Watering plants in an alpine house can be done in several ways. Much depends on the choice of pot : plastic or clay. Another decisive factor can be the time available. Many amateur growers water each plant individually. This, however, is not an option for everybody, especially when the large number of plants in your collection make it impossible for them to be inspected and watered one by one. I do consider this by far the best method, but unfortunately not applicable for me personally. Plastic pots can be placed on so-called capillary matting, which is kept moist. A layer of moist sand can be used for the same purpose, although a disadvantage is algae, mosses and liverwort developing on the surface. Clay pots can be used in the same way, or can be sunk into sand. The sand is kept slightly moist, allowing the roots of the plant in the porous clay pot to suck up the moisture. It is even possible to incorporate a capillary watering system into the benches. A water buffer ensures an adequate water supply for a longer period of time ( for detailed information on this system see AGS Bulletin vol. 65 no 2 pages 174 – 179). I have installed a capillary watering system in both the alpine house and the plunge bed, both functioning perfectly. When I am away on my travels my plants are provided with sufficient moisture for weeks on end. I have seen automatic systems being used by other amateur growers, to their complete satisfaction.
The alpine house as such has certainly undergone quite some changes in the past 20 years. Where in the past it was built in a more or less traditional way, these days other designs can be seen which add a new dimension to our hobby. The alpine house can be an architectural feature in our gardens, not just functional but also attractive. One of the best known and sensational designs is the Alpine House in Kew Gardens. This huge greenhouse was built in the shape of a pyramid and an unusual method was devised to cool the air inside it. A large concrete gutter was constructed all around the greenhouse, below the louvre vents. The air going into the greenhouse passes over the cold water and is thus slightly cooled. This, it is hoped, makes for an more easily controlled temperature inside. Of course there are numerous ventilation lights in the roof and the sides. Another option is to sink your alpine house into the ground, thus making it less conspicuous in the garden. Another great advantage of this approach is that it allows for better temperature control inside the greenhouse. The greenhouse will stay cooler in summer and warmer in winter. The soil around it will act as a heat buffer. The benches, which are at ground level, seem to form a whole with the surrounding garden. There are even examples of this type of alpine house being used in gardens where they are completely integrated in the layout and the roof of the alpine house only serves to indicate the location of the more demanding plants. Standing on the sunken path of such a greenhouse you have an excellent view of the plants inside as well as those in the garden.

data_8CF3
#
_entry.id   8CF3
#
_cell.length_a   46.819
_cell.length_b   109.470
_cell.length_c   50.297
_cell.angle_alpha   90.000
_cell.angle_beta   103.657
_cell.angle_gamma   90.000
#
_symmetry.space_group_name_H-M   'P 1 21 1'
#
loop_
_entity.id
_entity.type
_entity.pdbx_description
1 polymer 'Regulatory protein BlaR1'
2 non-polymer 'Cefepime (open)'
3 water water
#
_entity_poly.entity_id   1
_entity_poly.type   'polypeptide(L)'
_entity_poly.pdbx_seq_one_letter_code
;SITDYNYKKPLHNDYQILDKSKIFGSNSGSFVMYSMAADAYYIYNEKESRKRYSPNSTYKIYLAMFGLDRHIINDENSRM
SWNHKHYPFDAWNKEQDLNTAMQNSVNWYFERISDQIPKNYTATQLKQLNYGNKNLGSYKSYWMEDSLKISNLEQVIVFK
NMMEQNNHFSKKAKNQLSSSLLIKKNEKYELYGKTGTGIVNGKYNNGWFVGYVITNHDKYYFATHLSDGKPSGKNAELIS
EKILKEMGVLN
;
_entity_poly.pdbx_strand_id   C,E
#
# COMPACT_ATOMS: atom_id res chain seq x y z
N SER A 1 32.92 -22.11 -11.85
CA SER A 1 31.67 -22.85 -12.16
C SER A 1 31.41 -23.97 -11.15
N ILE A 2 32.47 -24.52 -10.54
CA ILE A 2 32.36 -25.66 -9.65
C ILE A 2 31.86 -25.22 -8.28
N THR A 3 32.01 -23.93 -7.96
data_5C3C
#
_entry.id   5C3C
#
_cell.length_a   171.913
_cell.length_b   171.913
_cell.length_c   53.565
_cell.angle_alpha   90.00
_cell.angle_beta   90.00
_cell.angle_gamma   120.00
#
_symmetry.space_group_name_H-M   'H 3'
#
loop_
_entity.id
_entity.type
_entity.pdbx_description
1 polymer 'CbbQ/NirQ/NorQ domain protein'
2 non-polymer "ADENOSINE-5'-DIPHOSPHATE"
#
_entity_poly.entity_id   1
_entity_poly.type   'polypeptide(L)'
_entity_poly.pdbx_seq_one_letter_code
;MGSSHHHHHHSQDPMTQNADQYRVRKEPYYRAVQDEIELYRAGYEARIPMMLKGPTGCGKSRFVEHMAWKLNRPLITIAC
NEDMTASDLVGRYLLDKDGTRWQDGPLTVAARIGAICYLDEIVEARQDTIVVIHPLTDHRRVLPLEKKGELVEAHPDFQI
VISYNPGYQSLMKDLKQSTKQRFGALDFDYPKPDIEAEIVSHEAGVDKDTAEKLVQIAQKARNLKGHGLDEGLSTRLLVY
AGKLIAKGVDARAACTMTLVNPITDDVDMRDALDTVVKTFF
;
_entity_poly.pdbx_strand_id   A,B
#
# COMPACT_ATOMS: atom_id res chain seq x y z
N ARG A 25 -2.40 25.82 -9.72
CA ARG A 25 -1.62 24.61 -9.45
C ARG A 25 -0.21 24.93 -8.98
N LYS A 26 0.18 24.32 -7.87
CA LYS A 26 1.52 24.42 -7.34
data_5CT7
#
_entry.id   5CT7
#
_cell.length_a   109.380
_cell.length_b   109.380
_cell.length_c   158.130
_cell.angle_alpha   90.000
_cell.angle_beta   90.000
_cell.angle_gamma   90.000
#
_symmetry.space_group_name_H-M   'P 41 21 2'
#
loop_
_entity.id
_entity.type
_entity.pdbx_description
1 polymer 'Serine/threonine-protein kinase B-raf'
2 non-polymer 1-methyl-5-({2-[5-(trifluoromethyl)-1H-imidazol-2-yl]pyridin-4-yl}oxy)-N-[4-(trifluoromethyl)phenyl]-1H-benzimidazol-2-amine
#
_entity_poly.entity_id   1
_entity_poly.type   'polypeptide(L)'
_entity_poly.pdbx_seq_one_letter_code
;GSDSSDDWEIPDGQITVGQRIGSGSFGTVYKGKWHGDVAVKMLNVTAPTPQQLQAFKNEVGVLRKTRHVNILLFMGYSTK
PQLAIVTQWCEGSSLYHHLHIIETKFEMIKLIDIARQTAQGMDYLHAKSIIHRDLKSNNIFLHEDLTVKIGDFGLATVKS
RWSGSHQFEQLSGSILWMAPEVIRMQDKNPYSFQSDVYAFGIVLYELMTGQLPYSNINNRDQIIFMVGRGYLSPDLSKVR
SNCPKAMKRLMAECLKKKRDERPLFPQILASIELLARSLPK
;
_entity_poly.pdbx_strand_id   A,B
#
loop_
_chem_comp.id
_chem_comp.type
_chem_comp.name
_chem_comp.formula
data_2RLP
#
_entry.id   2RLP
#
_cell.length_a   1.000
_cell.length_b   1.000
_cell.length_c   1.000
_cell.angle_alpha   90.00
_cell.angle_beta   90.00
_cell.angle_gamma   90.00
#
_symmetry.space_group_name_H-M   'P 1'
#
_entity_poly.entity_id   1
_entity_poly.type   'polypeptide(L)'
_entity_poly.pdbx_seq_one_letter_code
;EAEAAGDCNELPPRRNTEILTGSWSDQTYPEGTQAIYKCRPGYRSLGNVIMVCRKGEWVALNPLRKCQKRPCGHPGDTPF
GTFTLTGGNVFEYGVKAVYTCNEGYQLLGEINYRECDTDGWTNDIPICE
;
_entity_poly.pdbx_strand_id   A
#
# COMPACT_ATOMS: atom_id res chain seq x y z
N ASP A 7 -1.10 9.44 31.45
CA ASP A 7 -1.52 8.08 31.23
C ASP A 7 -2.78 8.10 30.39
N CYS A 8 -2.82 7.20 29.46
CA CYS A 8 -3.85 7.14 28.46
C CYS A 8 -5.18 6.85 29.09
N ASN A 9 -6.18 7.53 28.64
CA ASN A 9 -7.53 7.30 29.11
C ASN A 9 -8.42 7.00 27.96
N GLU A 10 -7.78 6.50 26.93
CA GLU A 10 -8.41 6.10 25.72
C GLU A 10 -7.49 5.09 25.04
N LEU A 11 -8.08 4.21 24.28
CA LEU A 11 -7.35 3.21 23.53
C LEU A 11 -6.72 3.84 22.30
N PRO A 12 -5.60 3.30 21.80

In several alpine houses completely natural-looking tufa cliffs have been constructed. Tufa slabs, stacked face to face and set up on edge can be used for the purpose of building such fine-looking cliffs. A lot of time and energy will go into constructing them, but the final result will be there forever. If you incorporate a seep hose, watering will no longer be a problem.
Instead of glass so-called Macrolon or polycarbonate sheets are now used. A great advantage is that these are lightweight, unbreakable and that they transmit light very well. A major drawback is that they are expensive, ranging from £ 25 to £ 30 per square metre. Should you wish to make use of these sheets, make enquiries first! Some sheets let U.V. light through, others block it. Of course, the first type is to be preferred for our high alpine plants. The sheets are 16 mm thick and available in several widths, standard length 6m. It is even possible to buy double-walled sheets, thus providing additional insulation. The effect of this type of sheet may be compared to that of double glazing. Light penetration of these polycarbonate sheets is quite good, only a small percentage of light is lost. With the use of these sheets scorch is much less frequent in the greenhouse than with ordinary glass, which heats up quickly. The sheets provide insulation in summer as well as winter. Since the material is lightweight, yet very strong, beautiful greenhouses can be built with it. I saw an example in Germany where the tall hinged lights on the sides, made of double-walled polycarbonate sheets, were opened up to 90° from April to October, perfectly protecting the Juno irises growing under them from the rain, thereby giving them the rest they need in summer. In winter the lights are closed again, helping the Dionysias in the greenhouse through the winter.
Methods and materials are so diverse nowadays that we are bound to see many innovative designs for greenhouses after the year 2000. It is up to everyone personally how far they wish to go in trying to grow their plants in the best possible way. Some will be happy with a simple greenhouse, others may even wish to install airconditioning in their alpine house. What would you think of a roof that slides open automatically and only closes when the rain sensor detects a drop of rain!? Only time will tell.